The healthcare staffing industry is as chaotic and competitive as ever, and 2019 is shaping up to be no different. Healthcare providers are seeking answers to address the growing physician shortage, regulatory upheaval, technology challenges, and tight nurse staffing levels. Let’s take a look at some of the issues that will be driving the healthcare staffing discussion throughout the remainder of the year.
A focus on staff retention. According to the latest Medscape Nurse Career Satisfaction Report, 76% of RN’s indicate that if they could choose their career all over again, they would still choose nursing. However, the fact that the majority of nurses are happy with their career choice, that doesn’t mean they are going to stay in a place where they aren’t happy. Nearly 18% of new RN’s resign from their first nursing job within the first year, and a third within two years. That level of turnover costs healthcare organizations on both the bottom line and in quality. Healthcare administrators will be (or should be) using an all hands on deck approach to identifying the issues within their workplace culture and making the necessary changes to improve their employees satisfaction.
Unconventional hiring in a conventional world. Not only in addressing high turnover rates, but healthcare organizations are facing the challenge of also improving patient satisfaction rates. The methods of finding and attracting qualified staff are evolving to meet the demands of a new generation of nurses. Additionally, streamlining the hiring process from the time of application to acceptance, to on-boarding is critical in a world where the competition for candidates is so tight. Selling a “brand” to attract candidates to the organization is becoming more important as workplace culture and fit play an increasingly important role in recruitment and retention.
Technology driving efficiency. For years now, technology seems to land on trend lists for industries across the spectrum. This year is no different as technology plays a critical role in healthcare and will continue for the foreseeable future. As financial margins tighten, technology solutions are being looked at to streamline workflows, improve diagnostic methods, and improve communication and connectivity. Nursing professionals are challenged with staying on top of the latest technologies while maintaining their place as the face of patient care.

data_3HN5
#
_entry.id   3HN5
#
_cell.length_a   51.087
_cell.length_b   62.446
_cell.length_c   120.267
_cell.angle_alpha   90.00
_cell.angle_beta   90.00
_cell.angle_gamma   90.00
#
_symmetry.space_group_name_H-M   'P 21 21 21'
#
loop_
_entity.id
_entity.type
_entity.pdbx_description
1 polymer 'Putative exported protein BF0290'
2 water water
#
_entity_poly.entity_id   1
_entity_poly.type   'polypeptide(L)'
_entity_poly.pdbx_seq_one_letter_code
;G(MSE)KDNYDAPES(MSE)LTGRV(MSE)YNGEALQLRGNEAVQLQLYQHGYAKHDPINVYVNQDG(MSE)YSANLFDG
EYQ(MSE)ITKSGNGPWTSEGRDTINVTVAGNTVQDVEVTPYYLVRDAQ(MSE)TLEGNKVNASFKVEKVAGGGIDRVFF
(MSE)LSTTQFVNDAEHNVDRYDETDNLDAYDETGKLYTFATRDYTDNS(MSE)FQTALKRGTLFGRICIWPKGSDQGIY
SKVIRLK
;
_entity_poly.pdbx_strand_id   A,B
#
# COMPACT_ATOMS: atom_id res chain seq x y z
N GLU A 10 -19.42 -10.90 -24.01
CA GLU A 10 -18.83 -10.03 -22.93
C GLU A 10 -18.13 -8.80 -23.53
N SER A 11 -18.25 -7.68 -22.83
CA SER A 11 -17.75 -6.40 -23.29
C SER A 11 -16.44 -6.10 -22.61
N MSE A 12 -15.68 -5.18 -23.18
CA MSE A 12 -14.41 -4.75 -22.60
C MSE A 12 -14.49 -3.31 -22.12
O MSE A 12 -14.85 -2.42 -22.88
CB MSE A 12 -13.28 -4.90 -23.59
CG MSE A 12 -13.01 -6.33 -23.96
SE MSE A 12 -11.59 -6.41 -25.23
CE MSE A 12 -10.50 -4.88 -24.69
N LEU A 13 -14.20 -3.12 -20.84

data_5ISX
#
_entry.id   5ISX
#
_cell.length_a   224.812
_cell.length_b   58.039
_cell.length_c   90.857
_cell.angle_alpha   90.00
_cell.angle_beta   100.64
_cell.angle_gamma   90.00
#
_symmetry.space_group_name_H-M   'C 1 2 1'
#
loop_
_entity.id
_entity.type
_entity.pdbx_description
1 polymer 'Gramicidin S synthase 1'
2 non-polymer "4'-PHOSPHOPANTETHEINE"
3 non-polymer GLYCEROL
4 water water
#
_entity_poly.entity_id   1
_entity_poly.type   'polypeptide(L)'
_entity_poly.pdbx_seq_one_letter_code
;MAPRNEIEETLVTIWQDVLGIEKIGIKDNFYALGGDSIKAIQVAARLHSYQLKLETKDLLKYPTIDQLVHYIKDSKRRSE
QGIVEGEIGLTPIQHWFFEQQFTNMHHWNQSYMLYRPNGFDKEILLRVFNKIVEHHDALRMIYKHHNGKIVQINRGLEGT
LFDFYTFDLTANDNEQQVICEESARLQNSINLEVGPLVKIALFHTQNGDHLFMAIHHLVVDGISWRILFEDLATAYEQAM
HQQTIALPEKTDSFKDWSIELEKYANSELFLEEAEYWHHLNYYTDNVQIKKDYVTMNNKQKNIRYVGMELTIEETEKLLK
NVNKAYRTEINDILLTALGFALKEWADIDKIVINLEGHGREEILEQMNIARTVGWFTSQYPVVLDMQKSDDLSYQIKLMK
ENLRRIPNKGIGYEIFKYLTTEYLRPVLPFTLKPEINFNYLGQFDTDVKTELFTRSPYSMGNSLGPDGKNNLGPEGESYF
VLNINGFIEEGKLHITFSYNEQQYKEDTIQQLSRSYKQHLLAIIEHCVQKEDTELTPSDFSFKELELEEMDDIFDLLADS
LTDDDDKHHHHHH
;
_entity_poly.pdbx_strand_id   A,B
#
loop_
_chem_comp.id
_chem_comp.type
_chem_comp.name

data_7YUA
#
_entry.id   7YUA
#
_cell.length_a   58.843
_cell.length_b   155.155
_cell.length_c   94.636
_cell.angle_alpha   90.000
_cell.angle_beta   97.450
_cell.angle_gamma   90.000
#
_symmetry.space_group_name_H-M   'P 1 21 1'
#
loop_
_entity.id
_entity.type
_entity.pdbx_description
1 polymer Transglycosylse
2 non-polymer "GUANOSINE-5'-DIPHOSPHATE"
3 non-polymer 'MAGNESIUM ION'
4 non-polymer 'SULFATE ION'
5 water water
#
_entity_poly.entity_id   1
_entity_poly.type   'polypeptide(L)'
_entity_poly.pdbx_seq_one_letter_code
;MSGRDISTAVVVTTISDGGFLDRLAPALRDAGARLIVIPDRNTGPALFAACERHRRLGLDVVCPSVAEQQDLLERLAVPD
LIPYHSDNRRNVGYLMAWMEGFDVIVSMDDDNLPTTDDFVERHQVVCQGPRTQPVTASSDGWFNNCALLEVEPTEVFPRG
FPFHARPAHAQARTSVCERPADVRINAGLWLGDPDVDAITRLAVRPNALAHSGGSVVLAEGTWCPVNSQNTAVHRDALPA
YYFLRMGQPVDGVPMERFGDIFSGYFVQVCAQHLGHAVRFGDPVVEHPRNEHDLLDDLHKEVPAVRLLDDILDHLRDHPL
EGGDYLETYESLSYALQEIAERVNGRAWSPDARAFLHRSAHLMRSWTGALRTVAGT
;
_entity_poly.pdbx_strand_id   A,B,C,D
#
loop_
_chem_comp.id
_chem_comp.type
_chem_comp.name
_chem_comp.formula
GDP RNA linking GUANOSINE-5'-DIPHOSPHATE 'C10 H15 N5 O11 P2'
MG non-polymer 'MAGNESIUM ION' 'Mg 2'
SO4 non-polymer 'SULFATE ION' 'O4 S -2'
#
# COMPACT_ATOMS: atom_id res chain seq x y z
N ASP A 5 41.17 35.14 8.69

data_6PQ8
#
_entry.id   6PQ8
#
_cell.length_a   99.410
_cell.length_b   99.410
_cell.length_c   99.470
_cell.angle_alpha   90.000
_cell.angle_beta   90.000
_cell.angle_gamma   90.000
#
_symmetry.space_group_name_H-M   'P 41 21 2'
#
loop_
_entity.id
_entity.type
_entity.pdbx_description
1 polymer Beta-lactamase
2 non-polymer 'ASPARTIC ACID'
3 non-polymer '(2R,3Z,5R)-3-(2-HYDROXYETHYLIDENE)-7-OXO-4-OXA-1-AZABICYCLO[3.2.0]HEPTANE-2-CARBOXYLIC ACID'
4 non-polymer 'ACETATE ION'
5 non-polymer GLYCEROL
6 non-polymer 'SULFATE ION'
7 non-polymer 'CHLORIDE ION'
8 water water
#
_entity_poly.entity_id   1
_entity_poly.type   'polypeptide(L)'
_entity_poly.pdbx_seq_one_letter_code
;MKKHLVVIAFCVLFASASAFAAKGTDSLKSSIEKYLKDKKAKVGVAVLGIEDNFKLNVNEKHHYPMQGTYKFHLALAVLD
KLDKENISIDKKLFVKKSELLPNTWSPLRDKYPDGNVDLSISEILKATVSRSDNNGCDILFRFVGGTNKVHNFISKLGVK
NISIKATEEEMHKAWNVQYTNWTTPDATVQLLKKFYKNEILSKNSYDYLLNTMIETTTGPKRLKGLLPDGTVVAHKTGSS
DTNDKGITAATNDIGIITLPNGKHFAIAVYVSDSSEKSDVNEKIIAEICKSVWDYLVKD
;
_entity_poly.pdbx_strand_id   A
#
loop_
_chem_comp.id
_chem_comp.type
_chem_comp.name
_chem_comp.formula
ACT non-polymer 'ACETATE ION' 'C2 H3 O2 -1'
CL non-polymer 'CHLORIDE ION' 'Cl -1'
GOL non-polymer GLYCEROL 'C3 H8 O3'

Home Health Care continues to grow. Today’s seniors are working toward remaining in their homes and living independently for as long as possible. In April 2018, the Centers for Medicare & Medicaid Services (CMS) rolled out changes to the Medicare Advantage program that helps seniors receive more in-home health services. The change includes an allowance for certain non-skilled in-home care services to be included as supplemental benefits under MA. In the coming years, as these changes fully develop, the demand for Home Health Care staffing should continue to increase across the board. Another driver for this demand is that studies show in-home care for chronic and other complex conditions prove to be more cost-effective than traditional hospital care.
Considering that 2019 will be another year of staffing challenges at all levels of the care continuum, many healthcare organizations are seeking out strategic partnerships. Finding a trusted staffing partner can help fill the gaps created by permanent staff turnover while providing value to the bottom line. A 2017 KPMG Hospital Nursing Labor Costs Study found that utilizing contracted nursing staff is more cost-effective than just hiring permanent nurses. Good news for the staffing industry, but also an indicator that the competition for qualified talent will remain fierce.